Prep yourself by having a library of situations memorized in short, descriptive ways, so you can pick and choose which is most appropriate to the question. Make sure those descriptions are tied to a story that begins, has a middle and ends. You don’t want to find yourself at a dead end.
Remember, keep it positive even if the situation or task didn’t end that way. It’s about you and your actions, which should always be in a positive light, regardless of how things turned out. That said, don’t makeup stuff. Be honest and stick to the facts. They’ll speak for themselves, and interviewers can usually tell when someone is making more of something.
Again, specifics over-generalizations are going to win your case. But don’t repeat the same thing over and over again. It’s best to have a few different types of examples and ones that come from different times in your life and work experience.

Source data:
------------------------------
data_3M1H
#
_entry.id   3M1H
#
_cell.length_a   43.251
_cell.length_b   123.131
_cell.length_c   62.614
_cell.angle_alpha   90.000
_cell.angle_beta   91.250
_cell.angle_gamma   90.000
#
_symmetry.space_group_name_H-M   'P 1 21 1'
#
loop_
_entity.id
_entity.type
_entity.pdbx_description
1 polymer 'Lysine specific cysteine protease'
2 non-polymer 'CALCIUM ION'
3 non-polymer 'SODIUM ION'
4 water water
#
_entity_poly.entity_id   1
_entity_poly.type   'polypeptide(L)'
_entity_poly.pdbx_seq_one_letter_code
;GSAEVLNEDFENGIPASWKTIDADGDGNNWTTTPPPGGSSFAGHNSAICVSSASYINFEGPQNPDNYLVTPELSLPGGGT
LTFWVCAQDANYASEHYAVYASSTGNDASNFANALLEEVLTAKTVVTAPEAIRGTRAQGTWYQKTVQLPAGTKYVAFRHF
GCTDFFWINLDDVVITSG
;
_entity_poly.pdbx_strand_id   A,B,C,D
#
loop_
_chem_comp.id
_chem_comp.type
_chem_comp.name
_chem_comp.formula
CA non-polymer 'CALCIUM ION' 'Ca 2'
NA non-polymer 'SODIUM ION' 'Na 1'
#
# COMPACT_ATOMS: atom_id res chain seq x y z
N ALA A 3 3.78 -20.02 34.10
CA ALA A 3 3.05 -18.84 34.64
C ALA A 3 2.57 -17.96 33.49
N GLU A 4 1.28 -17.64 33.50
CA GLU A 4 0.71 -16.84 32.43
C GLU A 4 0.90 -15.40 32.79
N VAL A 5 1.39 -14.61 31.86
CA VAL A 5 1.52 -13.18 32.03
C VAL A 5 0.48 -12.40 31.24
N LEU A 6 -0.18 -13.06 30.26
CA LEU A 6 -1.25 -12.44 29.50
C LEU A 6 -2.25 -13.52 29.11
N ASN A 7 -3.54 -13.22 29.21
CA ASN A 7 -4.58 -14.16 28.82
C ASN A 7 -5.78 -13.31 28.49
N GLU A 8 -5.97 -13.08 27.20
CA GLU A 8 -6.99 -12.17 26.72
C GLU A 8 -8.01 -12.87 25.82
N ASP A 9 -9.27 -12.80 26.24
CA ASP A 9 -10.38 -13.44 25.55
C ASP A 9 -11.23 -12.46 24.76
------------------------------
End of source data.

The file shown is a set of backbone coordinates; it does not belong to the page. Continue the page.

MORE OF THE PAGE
Examples of the STAR Method
Now that you got the structure down, the bare bones, so to speak, it’s time to flesh it out with some practical STAR method examples.
Question: “How did you handle a stressful situation?”
- Situation: A stressful situation I handled was a company event in which all the C-level executives were there as well as customers. It was a fundraising golf tournament, put on by us to serve the customer base and raise money for the organization.
- Task: I oversaw registration, which included fielding questions about the course, game, scoring, etc. At the time of my task assignment, I knew nothing about golf but didn’t want to show my ignorance to my boss or the customers I served.
- Action: The first thing I did was cram. I learned everything about the club that was hosting the event, the course, the gift shop and even what the restaurant served. Then I read about the game, learned the rules and how to score. For example, I found out that a mulligan allowed you an extra stroke if you didn’t like the shot you took.